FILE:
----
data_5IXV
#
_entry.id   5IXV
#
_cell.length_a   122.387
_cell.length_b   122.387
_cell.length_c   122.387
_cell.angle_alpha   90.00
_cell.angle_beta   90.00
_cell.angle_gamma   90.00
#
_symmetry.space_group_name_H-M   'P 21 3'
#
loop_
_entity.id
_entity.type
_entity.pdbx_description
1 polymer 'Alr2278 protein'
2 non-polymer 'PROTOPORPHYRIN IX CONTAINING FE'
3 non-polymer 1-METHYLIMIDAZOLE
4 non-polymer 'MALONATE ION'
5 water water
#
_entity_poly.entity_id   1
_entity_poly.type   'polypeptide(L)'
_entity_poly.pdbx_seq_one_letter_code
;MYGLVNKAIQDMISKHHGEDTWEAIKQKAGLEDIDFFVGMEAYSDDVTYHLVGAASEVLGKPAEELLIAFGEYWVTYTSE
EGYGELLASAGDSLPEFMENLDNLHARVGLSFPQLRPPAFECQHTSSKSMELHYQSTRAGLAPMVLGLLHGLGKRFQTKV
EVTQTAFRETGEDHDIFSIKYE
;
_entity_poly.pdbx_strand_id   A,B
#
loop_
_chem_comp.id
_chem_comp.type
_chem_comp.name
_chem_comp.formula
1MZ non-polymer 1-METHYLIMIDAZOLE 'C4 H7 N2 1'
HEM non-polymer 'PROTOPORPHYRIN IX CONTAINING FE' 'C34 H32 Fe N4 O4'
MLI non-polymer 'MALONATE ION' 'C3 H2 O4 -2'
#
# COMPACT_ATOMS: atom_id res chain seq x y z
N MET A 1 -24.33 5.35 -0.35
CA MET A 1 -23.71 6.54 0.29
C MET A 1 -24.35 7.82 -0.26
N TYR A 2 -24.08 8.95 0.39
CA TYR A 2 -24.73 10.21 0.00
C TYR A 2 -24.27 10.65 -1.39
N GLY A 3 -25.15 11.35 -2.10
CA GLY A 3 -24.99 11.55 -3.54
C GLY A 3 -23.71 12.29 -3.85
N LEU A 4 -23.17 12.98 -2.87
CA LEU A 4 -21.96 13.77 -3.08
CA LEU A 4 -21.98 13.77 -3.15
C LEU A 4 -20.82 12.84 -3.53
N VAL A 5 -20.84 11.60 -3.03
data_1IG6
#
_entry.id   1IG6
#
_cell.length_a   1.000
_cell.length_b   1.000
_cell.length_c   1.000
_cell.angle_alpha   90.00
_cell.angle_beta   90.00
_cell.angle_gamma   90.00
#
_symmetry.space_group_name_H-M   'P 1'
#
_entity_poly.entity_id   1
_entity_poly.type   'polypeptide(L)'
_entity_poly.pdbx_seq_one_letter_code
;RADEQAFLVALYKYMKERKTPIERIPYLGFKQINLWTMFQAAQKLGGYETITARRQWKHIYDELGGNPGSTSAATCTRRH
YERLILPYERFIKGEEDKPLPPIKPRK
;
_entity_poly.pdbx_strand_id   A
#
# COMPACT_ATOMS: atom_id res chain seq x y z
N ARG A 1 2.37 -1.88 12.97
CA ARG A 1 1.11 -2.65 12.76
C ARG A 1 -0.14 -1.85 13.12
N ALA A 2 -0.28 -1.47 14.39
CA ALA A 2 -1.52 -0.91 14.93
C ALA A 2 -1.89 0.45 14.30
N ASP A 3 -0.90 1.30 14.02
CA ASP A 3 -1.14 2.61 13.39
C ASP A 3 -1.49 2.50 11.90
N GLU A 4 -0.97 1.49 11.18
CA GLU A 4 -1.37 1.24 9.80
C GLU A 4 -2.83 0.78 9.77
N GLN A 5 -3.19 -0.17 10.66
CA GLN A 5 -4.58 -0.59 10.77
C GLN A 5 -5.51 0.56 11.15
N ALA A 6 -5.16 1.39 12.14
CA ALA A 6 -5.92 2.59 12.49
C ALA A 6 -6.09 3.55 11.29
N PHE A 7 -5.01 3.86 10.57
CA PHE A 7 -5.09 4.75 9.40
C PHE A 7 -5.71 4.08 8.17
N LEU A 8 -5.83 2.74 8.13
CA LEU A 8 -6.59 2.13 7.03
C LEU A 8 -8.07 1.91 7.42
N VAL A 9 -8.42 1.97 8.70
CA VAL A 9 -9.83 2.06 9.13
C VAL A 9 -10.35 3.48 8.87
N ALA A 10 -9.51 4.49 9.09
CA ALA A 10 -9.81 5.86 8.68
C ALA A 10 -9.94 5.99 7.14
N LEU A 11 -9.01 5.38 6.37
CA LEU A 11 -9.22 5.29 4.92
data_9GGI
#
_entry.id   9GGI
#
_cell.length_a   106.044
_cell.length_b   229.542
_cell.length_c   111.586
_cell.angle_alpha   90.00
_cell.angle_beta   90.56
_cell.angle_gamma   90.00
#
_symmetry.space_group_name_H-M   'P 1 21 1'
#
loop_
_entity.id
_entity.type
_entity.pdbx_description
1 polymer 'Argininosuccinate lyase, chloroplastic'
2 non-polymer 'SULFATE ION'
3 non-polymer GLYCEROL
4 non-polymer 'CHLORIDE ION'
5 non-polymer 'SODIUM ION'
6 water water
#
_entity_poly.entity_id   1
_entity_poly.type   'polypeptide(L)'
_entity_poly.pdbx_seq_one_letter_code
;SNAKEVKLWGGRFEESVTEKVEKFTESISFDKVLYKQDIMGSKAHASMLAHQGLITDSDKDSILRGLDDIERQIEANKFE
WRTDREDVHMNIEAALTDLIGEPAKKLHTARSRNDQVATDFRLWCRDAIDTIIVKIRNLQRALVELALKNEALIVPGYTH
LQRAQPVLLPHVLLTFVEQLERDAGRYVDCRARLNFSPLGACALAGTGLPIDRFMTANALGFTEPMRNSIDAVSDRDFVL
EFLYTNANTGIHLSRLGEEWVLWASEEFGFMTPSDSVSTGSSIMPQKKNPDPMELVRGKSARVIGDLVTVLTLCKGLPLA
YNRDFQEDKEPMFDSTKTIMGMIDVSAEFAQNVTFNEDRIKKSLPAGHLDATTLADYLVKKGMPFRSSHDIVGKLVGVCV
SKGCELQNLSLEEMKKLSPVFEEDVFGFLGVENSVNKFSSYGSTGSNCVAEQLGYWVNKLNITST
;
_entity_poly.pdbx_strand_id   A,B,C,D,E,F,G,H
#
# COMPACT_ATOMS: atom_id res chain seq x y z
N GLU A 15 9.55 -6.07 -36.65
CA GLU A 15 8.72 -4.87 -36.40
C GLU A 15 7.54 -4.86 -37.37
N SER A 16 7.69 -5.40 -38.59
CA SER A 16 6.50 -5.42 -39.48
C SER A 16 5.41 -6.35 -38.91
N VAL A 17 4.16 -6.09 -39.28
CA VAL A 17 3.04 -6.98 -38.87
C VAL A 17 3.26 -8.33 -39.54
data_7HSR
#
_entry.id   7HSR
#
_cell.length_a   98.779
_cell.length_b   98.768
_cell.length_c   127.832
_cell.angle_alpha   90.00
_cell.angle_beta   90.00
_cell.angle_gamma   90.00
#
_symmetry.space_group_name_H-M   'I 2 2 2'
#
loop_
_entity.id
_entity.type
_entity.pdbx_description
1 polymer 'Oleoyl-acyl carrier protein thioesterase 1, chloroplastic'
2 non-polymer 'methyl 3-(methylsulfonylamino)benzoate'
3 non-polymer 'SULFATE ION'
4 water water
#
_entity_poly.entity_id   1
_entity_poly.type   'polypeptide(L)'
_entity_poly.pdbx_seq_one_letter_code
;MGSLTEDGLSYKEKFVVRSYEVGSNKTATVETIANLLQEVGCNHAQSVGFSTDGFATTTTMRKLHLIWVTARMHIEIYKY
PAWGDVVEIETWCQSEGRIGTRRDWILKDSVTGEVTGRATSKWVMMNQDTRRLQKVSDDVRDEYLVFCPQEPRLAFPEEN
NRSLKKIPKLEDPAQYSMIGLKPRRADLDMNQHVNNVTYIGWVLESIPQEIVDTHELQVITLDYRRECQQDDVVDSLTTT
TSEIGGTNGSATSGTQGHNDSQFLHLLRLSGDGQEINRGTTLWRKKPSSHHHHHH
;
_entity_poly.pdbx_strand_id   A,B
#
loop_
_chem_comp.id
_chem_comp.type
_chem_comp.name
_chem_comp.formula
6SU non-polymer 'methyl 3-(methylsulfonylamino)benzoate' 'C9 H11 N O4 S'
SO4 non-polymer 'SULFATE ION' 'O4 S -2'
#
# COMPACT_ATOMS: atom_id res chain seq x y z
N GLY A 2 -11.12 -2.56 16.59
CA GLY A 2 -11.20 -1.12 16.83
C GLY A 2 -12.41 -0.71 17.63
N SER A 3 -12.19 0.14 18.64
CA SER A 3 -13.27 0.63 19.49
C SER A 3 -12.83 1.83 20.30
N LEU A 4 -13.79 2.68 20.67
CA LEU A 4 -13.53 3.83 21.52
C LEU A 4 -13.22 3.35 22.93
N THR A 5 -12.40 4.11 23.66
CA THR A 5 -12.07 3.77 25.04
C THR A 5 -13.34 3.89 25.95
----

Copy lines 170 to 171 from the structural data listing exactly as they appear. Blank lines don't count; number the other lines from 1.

loop_
_entity.id